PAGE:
This is way too hysterical to make up, or maybe it is made up, who knows?

The more complete story on this can be found at Times Online. The part I found to be quite hilarious was this:

How did she become a prostitute? She studied anthropology and mathematics in Florida: “I wanted to be a physicist, but that just didn’t work out.” After Florida, her family lived in Sheffield, where she studied some more: “By the time I got to Sheffield it was for doctoral study at the department of forensic pathology.”

I would say that was a drastic alternative indeed! :)


Wednesday, November 18, 2009

Paul Chu Returns To University of Houston

Ah, a name from the past!

Paul Chu, after serving as president of the Hong Kong University of Science and Technology, returns to the scene of his triumph at the University of Houston. Back in the heyday of high-Tc superconductors, he discovered YBCO after the publication of Bednorz and Müller's LACO, the first high-Tc superconductor. What was significant about YBCO was that it was the first superconductor discovered that has a Tc above liquid nitrogen temperature. This is important because it allows one to have a superconductor using a relatively cheap cooling source, rather than using liquid helium.

This, of course, was the trigger for the "Physics Woodstock" at the 1987 APS March Meeting in New York. Ah, the good old days!


Tuesday, November 17, 2009

Phenomenological Quantum Gravity

I don't normally find reading papers on quantum gravity to be "entertaining". However, this is actually is, simply because the authors have to be rather concise due to limited space. Written by Sabine Hossenfelder Lee Smolin of the Perimeter Institute, it actually provides quite an overview of the phenomenological aspect of the search for the effects of quantum gravity. It focuses entirely on what we had measured and can possibly measure in the next decade or so. Reading this, one notices a lot of "negative result" experiments, especially on the search for possible violations of Special Relativity at those extreme scales.

Like I said, a very entertaining reading. :)


Taking the Wraps Off Cloaking

This is an excellent review article by John Pendry on left-handed material and its application to "cloaking". Pendry, as everyone should already know, revived this field of study with his work on metamaterial. So this article compliments quite well with the earlier article in Physics Today.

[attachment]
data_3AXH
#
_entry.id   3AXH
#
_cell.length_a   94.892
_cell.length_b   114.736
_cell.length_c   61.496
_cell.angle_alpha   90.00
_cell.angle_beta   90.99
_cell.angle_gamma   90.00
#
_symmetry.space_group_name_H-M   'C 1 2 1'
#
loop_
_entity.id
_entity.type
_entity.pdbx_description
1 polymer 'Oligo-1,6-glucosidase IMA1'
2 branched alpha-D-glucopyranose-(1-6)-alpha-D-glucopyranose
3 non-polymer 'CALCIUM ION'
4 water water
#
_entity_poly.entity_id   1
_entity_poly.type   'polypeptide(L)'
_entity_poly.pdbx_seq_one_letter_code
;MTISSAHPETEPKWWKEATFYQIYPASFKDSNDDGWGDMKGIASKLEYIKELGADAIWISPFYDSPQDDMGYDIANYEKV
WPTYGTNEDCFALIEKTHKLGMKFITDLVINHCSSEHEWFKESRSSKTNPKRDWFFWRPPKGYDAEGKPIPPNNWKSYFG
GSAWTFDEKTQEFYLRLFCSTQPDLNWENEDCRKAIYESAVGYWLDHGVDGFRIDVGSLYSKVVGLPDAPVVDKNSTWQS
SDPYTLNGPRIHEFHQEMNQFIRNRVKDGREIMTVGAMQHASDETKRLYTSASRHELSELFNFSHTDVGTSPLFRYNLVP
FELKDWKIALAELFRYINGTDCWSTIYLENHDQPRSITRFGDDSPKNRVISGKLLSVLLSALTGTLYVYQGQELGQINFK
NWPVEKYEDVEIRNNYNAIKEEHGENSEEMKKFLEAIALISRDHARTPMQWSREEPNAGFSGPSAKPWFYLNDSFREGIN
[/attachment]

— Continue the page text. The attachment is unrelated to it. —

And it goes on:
Triple Hit

It appears that there's a new independent movie titled "Triple Hit" that is making use of various popularization of quantum mechanics.

The film - previously called Schrodinger's Girl - centres on Rebecca Hunter, a disgraced scientist conducting research into alternate universes. She discovers a way to travel between realities and then finds her parallel-world counterparts have their own agendas: Anastacia Hunter is the science director for a gulag in the People's Republic of Great Britain, while Sarah Hunter-Gibson is a professor in a utopian hi-tech society.

Rebecca takes a terrifying trip into the People's Republic, a dystopian alternative Britain, where her encounter with a totalitarian regime is only the beginning of her problems as the multiverse begins to unravel around her. She has to use her sharp intellect and mastery of quantum physics to save the entire universe.

Oy vey!! :)

Well, to be fair, I shouldn't make any comments on this since I haven't seen it. And it is, after all, a "sci-fi" movie, so they should have some latitude to run away with it a bit. But this parallel universe type of theme is nothing new. How come no one makes a movie about the possibility of fractionalization and spin-charge separation, for example? Now THAT would be entirely new! :)


Monday, November 16, 2009

Trajectory Analysis of a Soccer Ball

This is another fun article, and fun physics, that could be of interest to many casual reader. It's a very in-depth analysis of the trajectory of a soccer ball, with and without spin. The paper has been published in the Dec. 2009 issue of AJP.


Holes That Block Light

This is a rather fascinating result.